The real surprise in the presidential election in the West Indies is the push from Jean-Luc Mélenchon, according to political science professor Fred Reno.
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In the second round of the presidential election, the overseas territories – who in 2017 voted overwhelmingly for Emmanuel Macron – largely voted for Marine Le Pen… after overwhelmingly choosing Jean-Luc Mélenchon in the first round. Fred Reno, director of the Center for Geopolitical and International Analysis at the Guadeloupe pole of the University of the West Indies, analyzes these reversals. In particular, it highlights the health crisis and the growing mistrust of local elected officials.
Le Point: The result of the presidential election in the West Indies surprised you? In 2017, Marine Le Pen had not reached the 20% mark, whereas it is close to 70% five years later.
Fred Reno:The big difference compared to 2017 is the result of Jean-Luc Mélenchon. In five years, it is he who considerably improves his result, since he gains more than 30 points in the first round, while Marine Le Pen only increases by 4 points. If the Guyanese had wanted to win Marine Le Pen, they would have done so in the first round. In the second round, it aggregates all the protest votes. Apart from a few points, its result is the addition of the voices of Mélenchon, Zemmour and his own. There is no arithmetic in politics, but this observation means that there has been a very strong transfer of votes from Mélenchon to Marine Le Pen. I called this phenomenon the “MélenPen” vote!
Guadeloupeans voted less for Jean-Luc Mélenchon and Marine Le Pen than against Macron.
< strong>So there is no policy coherence?
This vote is a fiction. It is ideologically inconsistent. Guadeloupeans – but the remark also applies to Martiniquais or Guyanese – voted less for Jean-Luc Mélenchon and Marine Le Pen than against Macron. Besides, some of Marine Le Pen's voters don't even know what her platform is. My thesis is that these voters instrumentalize Jean-Luc Mélenchon and Marine Le Pen. The social crisis is permanent in Guyana, the health crisis has acted as a revealer.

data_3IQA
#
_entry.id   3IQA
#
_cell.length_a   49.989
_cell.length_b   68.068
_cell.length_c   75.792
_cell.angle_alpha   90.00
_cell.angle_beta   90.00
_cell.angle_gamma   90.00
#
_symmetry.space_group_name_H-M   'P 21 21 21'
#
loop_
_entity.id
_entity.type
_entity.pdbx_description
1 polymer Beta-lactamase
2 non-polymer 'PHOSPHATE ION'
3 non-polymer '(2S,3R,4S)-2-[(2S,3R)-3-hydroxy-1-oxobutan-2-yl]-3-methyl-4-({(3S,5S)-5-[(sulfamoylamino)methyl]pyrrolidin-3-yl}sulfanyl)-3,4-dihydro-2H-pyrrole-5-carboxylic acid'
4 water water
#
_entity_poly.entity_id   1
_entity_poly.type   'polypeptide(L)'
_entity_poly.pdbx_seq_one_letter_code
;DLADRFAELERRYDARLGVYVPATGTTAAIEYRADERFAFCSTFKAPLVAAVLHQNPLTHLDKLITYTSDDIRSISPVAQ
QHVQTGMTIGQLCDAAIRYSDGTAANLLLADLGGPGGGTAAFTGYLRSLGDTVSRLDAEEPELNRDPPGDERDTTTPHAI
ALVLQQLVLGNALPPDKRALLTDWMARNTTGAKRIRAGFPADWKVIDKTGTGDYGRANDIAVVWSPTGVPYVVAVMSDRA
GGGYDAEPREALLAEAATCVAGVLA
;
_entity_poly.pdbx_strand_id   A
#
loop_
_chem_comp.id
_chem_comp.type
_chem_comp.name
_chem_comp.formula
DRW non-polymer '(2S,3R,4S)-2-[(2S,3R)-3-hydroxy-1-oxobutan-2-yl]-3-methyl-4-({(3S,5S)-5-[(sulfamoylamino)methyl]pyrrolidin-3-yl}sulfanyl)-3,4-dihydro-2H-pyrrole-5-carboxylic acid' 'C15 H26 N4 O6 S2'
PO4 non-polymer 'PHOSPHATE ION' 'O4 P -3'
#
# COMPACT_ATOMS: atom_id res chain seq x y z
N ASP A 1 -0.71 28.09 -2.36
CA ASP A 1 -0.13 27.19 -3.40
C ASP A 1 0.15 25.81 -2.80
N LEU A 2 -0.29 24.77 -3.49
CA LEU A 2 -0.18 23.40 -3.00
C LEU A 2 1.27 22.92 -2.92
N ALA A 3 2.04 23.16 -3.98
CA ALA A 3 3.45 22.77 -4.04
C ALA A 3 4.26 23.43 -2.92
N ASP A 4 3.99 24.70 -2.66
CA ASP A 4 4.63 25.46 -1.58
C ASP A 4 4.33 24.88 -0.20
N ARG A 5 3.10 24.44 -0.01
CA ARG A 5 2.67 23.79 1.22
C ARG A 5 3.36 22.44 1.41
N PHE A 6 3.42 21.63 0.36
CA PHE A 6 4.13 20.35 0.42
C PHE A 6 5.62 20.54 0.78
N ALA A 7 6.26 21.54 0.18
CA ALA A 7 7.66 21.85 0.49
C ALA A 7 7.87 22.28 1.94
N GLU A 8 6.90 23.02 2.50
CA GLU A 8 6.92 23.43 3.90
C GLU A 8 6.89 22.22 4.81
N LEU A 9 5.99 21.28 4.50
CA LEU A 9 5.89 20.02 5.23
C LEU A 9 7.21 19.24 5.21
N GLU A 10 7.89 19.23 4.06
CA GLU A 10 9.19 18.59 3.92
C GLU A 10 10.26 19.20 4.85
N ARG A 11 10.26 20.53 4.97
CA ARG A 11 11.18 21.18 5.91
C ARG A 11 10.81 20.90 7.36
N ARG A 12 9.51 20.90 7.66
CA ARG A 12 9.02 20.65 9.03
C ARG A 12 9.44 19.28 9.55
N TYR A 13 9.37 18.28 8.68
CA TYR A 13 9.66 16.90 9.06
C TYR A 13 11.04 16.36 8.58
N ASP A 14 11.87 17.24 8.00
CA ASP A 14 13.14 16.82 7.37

How do you explain the strong growth of Mélenchon compared to 2017?
< p>The Insoumis were very present on the ground. We have seen a lot in the West Indies Danièle Obono and Mathilde Panot, in particular. This one had a lot of impact. I remind you that she led a commission of inquiry on drinking water with an LREM deputy. In Guyana, it is a very sensitive subject. Jean-Luc Mélenchon also struck the spirits by evoking the concept of creolization, defended before him by Aimé Césaire or Édouard Glissant. That a “metro” speaks of creolization touched a lot here. Jean-Luc Mélenchon made us an example of human relations as he imagines it, which pleased the West Indians. He also talked about them, by this notion, in mainland France.
Guadeloupeans are worried about the arrival of migrants from Dominica and Haiti.
Nevertheless: Marine Le Pen's speech relates to the West Indies, while her father was persona non grata. It won votes in the first round compared to 2017. How do you explain it?
The Lepenist discourse hits the mark because, in Guadeloupe, violence is endemic and grow. Immigration is also a controversial subject. Guadeloupeans, especially those from the working classes, are worried about the arrival of migrants from Dominica and Haiti. They consider that local elected officials, even before Emmanuel Macron came to power in 2017, did nothing to resolve the various crises that are shaking Guadeloupe, and that the health crisis has only revealed. They voted against Macron, but also against these elected officials, whom they consider to be his representatives.